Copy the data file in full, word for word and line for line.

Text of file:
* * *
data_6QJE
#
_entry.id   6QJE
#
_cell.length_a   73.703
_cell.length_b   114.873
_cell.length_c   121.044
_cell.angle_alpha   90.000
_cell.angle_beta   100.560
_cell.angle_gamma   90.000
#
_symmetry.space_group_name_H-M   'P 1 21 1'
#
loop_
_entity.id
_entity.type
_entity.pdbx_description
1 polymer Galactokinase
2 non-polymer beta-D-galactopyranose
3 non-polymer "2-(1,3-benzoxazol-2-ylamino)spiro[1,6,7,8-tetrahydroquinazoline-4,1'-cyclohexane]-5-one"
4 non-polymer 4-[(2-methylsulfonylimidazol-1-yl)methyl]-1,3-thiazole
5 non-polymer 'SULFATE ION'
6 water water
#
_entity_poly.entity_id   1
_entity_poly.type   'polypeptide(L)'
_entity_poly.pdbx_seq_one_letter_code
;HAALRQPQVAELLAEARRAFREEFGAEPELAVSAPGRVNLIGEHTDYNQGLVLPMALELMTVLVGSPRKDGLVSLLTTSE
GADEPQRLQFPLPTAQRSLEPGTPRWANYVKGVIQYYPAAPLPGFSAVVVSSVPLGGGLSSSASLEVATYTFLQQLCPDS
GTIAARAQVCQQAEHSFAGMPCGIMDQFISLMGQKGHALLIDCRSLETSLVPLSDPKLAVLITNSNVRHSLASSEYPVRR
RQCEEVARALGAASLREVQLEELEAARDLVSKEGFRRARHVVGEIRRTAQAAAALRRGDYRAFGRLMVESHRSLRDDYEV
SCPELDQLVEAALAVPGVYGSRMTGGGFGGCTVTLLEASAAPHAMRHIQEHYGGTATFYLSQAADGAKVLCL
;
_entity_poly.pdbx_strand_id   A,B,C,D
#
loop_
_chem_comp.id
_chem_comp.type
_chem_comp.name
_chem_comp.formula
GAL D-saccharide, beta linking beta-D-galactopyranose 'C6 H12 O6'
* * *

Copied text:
data_6QJE
#
_entry.id   6QJE
#
_cell.length_a   73.703
_cell.length_b   114.873
_cell.length_c   121.044
_cell.angle_alpha   90.000
_cell.angle_beta   100.560
_cell.angle_gamma   90.000
#
_symmetry.space_group_name_H-M   'P 1 21 1'
#
loop_
_entity.id
_entity.type
_entity.pdbx_description
1 polymer Galactokinase
2 non-polymer beta-D-galactopyranose
3 non-polymer "2-(1,3-benzoxazol-2-ylamino)spiro[1,6,7,8-tetrahydroquinazoline-4,1'-cyclohexane]-5-one"
4 non-polymer 4-[(2-methylsulfonylimidazol-1-yl)methyl]-1,3-thiazole
5 non-polymer 'SULFATE ION'
6 water water
#
_entity_poly.entity_id   1
_entity_poly.type   'polypeptide(L)'
_entity_poly.pdbx_seq_one_letter_code
;HAALRQPQVAELLAEARRAFREEFGAEPELAVSAPGRVNLIGEHTDYNQGLVLPMALELMTVLVGSPRKDGLVSLLTTSE
GADEPQRLQFPLPTAQRSLEPGTPRWANYVKGVIQYYPAAPLPGFSAVVVSSVPLGGGLSSSASLEVATYTFLQQLCPDS
GTIAARAQVCQQAEHSFAGMPCGIMDQFISLMGQKGHALLIDCRSLETSLVPLSDPKLAVLITNSNVRHSLASSEYPVRR
RQCEEVARALGAASLREVQLEELEAARDLVSKEGFRRARHVVGEIRRTAQAAAALRRGDYRAFGRLMVESHRSLRDDYEV
SCPELDQLVEAALAVPGVYGSRMTGGGFGGCTVTLLEASAAPHAMRHIQEHYGGTATFYLSQAADGAKVLCL
;
_entity_poly.pdbx_strand_id   A,B,C,D
#
loop_
_chem_comp.id
_chem_comp.type
_chem_comp.name
_chem_comp.formula
GAL D-saccharide, beta linking beta-D-galactopyranose 'C6 H12 O6'